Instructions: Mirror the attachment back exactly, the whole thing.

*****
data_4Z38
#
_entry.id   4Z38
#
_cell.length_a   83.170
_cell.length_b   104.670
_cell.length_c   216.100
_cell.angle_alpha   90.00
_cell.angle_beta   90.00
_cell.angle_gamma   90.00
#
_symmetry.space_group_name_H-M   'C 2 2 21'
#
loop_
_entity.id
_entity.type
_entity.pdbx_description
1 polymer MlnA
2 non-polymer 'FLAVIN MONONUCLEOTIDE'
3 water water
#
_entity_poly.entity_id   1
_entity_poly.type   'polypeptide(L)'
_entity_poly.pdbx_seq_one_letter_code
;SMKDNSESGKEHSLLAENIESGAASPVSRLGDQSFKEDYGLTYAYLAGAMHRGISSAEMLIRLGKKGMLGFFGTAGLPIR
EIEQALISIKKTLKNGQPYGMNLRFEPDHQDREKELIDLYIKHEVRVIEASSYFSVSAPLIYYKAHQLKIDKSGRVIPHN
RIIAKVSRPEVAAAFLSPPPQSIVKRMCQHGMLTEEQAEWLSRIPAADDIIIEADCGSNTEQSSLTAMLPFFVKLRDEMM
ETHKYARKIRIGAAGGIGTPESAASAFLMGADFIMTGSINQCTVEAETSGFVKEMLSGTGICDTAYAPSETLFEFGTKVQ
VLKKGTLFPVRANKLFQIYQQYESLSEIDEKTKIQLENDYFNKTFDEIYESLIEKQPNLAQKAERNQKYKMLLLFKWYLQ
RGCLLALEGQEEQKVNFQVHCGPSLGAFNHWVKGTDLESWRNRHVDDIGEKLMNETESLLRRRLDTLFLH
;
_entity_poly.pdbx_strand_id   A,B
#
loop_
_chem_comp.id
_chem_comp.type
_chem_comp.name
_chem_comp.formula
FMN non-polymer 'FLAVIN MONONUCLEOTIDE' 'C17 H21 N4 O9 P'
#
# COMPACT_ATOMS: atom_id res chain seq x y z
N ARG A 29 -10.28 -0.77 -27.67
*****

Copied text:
data_4Z38
#
_entry.id   4Z38
#
_cell.length_a   83.170
_cell.length_b   104.670
_cell.length_c   216.100
_cell.angle_alpha   90.00
_cell.angle_beta   90.00
_cell.angle_gamma   90.00
#
_symmetry.space_group_name_H-M   'C 2 2 21'
#
loop_
_entity.id
_entity.type
_entity.pdbx_description
1 polymer MlnA
2 non-polymer 'FLAVIN MONONUCLEOTIDE'
3 water water
#
_entity_poly.entity_id   1
_entity_poly.type   'polypeptide(L)'
_entity_poly.pdbx_seq_one_letter_code
;SMKDNSESGKEHSLLAENIESGAASPVSRLGDQSFKEDYGLTYAYLAGAMHRGISSAEMLIRLGKKGMLGFFGTAGLPIR
EIEQALISIKKTLKNGQPYGMNLRFEPDHQDREKELIDLYIKHEVRVIEASSYFSVSAPLIYYKAHQLKIDKSGRVIPHN
RIIAKVSRPEVAAAFLSPPPQSIVKRMCQHGMLTEEQAEWLSRIPAADDIIIEADCGSNTEQSSLTAMLPFFVKLRDEMM
ETHKYARKIRIGAAGGIGTPESAASAFLMGADFIMTGSINQCTVEAETSGFVKEMLSGTGICDTAYAPSETLFEFGTKVQ
VLKKGTLFPVRANKLFQIYQQYESLSEIDEKTKIQLENDYFNKTFDEIYESLIEKQPNLAQKAERNQKYKMLLLFKWYLQ
RGCLLALEGQEEQKVNFQVHCGPSLGAFNHWVKGTDLESWRNRHVDDIGEKLMNETESLLRRRLDTLFLH
;
_entity_poly.pdbx_strand_id   A,B
#
loop_
_chem_comp.id
_chem_comp.type
_chem_comp.name
_chem_comp.formula
FMN non-polymer 'FLAVIN MONONUCLEOTIDE' 'C17 H21 N4 O9 P'
#
# COMPACT_ATOMS: atom_id res chain seq x y z
N ARG A 29 -10.28 -0.77 -27.67